Pakistan has been hit by the worst floods it has seen in a long time. However, the last time was only 12 years ago – an event that under normal circumstances only occurs around every 100 years. These floods have caused enormous damage. Almost 750,000 people no longer have access to safe and adequate housing. In addition, large areas of agricultural land have been flooded, destroying crops and threatening food supplies. Around a third of the country is under water. This triggered a crisis of unimaginable proportions, because the infrastructure was also affected accordingly, resulting in significant obstacles to rescue and relief measures.
Most affected are – one might say, as usual – people affected by poverty, because they often live in inadequate and substandard housing on riverbanks, in low-lying areas and zones that are difficult to reach due to a lack of infrastructure.
In addition, women are particularly affected. There are around 650,000 pregnant women in flooded areas. For many, birth is imminent. But it is very difficult for them to find adequate care, as it is in the province of Sindh more than 1,000 healthcare facilities were partially or completely damaged. In addition, the risk of gender-based violence against women and children increases with the collapse of public order and the failure of social protection mechanisms.
The floods are a clear sign of the devastating effects of the climate crisis. Pakistan contributes only 0.4% to global emissions. The real responsibility lies with the richest countries in the world. Although these have the highest pollutant emissions, the consequences of climate change hit the poorest countries hardest. Measured in monetary terms, the floods and the resulting consequences cost ten billion US dollars.
That’s why people are asking to donate everywhere, without seeing that it couldn’t be more embarrassing. In the rich countries that are responsible for these catastrophes, a few euros or dollars are said to be generously given to help the oh-so-poor countries. Thinking that considers itself oh so generous because it supports the poor little people could not be more imperialistic and paternalistic. The people in Pakistan (and not only in Pakistan, because climate change is also bringing other poor countries to the brink of tolerability) have a right to the damage we have caused being paid for by us. Not as a donation, but as money to which they are entitled.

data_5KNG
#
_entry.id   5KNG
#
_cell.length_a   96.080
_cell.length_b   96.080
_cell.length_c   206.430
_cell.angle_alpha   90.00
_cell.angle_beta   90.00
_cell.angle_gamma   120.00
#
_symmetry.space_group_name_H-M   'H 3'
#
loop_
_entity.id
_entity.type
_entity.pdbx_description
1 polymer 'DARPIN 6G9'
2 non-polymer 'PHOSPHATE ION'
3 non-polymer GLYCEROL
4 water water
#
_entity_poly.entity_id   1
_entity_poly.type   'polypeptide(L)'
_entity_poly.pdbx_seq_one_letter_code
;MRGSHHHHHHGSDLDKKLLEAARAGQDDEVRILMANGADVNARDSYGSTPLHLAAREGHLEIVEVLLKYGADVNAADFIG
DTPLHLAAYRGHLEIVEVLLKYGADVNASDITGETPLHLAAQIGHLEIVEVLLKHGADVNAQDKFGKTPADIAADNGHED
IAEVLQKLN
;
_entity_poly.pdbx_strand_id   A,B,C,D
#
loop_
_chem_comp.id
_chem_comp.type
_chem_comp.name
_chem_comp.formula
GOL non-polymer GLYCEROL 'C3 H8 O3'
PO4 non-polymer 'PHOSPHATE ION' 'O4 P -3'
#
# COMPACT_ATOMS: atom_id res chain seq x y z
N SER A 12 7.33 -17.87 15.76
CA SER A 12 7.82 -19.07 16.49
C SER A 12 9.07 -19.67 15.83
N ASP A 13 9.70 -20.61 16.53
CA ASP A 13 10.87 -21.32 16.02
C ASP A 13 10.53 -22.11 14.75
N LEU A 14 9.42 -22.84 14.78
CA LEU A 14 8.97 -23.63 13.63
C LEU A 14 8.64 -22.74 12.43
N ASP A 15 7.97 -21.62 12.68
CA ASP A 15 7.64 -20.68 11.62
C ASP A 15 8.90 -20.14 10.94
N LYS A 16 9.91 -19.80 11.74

Even more perfidious is the domestic textile industry, which in one of its magazines manages to say that it is a humanitarian catastrophe, but only as a side note, because the main focus is on the fear that cotton prices could rise. Such perfidy cannot be imagined. On the one hand, agriculture in Pakistan (and not only there) is being ruined by the cotton monocultures due to our excessive need for textiles, and on the other hand, precisely this alleged need for climate change to satisfy our needs is further fueled, ultimately resulting in even more tons of textiles that are no longer used land in the Chilean desert. The worst part, however, is that this irresponsibility is not perceived in the slightest. Therefore, there does not appear to be any need for action. Apart from whining about the possible price increases – and because we have such a good heart, we can always donate to the poor people.